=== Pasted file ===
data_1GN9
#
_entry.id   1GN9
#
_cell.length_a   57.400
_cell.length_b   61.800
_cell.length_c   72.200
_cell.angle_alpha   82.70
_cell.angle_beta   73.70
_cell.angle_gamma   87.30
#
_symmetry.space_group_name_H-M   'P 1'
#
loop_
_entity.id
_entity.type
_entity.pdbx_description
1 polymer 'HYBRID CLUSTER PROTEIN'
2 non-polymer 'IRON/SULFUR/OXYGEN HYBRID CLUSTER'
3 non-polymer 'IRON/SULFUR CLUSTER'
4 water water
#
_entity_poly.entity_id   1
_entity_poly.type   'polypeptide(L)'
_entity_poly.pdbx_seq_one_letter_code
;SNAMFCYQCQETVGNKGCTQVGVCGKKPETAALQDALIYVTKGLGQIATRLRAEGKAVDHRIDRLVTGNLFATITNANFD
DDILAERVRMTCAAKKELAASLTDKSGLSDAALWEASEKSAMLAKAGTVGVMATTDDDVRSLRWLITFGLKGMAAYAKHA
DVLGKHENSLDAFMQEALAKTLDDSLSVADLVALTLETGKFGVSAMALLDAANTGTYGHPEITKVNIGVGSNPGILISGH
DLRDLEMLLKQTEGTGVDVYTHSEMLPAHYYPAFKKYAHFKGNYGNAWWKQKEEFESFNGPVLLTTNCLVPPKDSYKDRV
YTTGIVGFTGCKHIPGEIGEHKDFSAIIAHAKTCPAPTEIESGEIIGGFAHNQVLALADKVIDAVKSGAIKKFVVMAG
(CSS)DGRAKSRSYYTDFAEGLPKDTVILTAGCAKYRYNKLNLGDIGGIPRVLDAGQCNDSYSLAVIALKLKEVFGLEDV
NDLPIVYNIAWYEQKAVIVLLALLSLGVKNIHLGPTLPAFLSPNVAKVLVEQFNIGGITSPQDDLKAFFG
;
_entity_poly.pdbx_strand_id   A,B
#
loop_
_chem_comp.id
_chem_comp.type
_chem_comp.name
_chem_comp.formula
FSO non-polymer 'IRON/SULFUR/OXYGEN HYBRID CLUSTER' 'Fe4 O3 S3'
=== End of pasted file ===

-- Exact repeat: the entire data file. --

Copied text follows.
data_1GN9
#
_entry.id   1GN9
#
_cell.length_a   57.400
_cell.length_b   61.800
_cell.length_c   72.200
_cell.angle_alpha   82.70
_cell.angle_beta   73.70
_cell.angle_gamma   87.30
#
_symmetry.space_group_name_H-M   'P 1'
#
loop_
_entity.id
_entity.type
_entity.pdbx_description
1 polymer 'HYBRID CLUSTER PROTEIN'
2 non-polymer 'IRON/SULFUR/OXYGEN HYBRID CLUSTER'
3 non-polymer 'IRON/SULFUR CLUSTER'
4 water water
#
_entity_poly.entity_id   1
_entity_poly.type   'polypeptide(L)'
_entity_poly.pdbx_seq_one_letter_code
;SNAMFCYQCQETVGNKGCTQVGVCGKKPETAALQDALIYVTKGLGQIATRLRAEGKAVDHRIDRLVTGNLFATITNANFD
DDILAERVRMTCAAKKELAASLTDKSGLSDAALWEASEKSAMLAKAGTVGVMATTDDDVRSLRWLITFGLKGMAAYAKHA
DVLGKHENSLDAFMQEALAKTLDDSLSVADLVALTLETGKFGVSAMALLDAANTGTYGHPEITKVNIGVGSNPGILISGH
DLRDLEMLLKQTEGTGVDVYTHSEMLPAHYYPAFKKYAHFKGNYGNAWWKQKEEFESFNGPVLLTTNCLVPPKDSYKDRV
YTTGIVGFTGCKHIPGEIGEHKDFSAIIAHAKTCPAPTEIESGEIIGGFAHNQVLALADKVIDAVKSGAIKKFVVMAG
(CSS)DGRAKSRSYYTDFAEGLPKDTVILTAGCAKYRYNKLNLGDIGGIPRVLDAGQCNDSYSLAVIALKLKEVFGLEDV
NDLPIVYNIAWYEQKAVIVLLALLSLGVKNIHLGPTLPAFLSPNVAKVLVEQFNIGGITSPQDDLKAFFG
;
_entity_poly.pdbx_strand_id   A,B
#
loop_
_chem_comp.id
_chem_comp.type
_chem_comp.name
_chem_comp.formula
FSO non-polymer 'IRON/SULFUR/OXYGEN HYBRID CLUSTER' 'Fe4 O3 S3'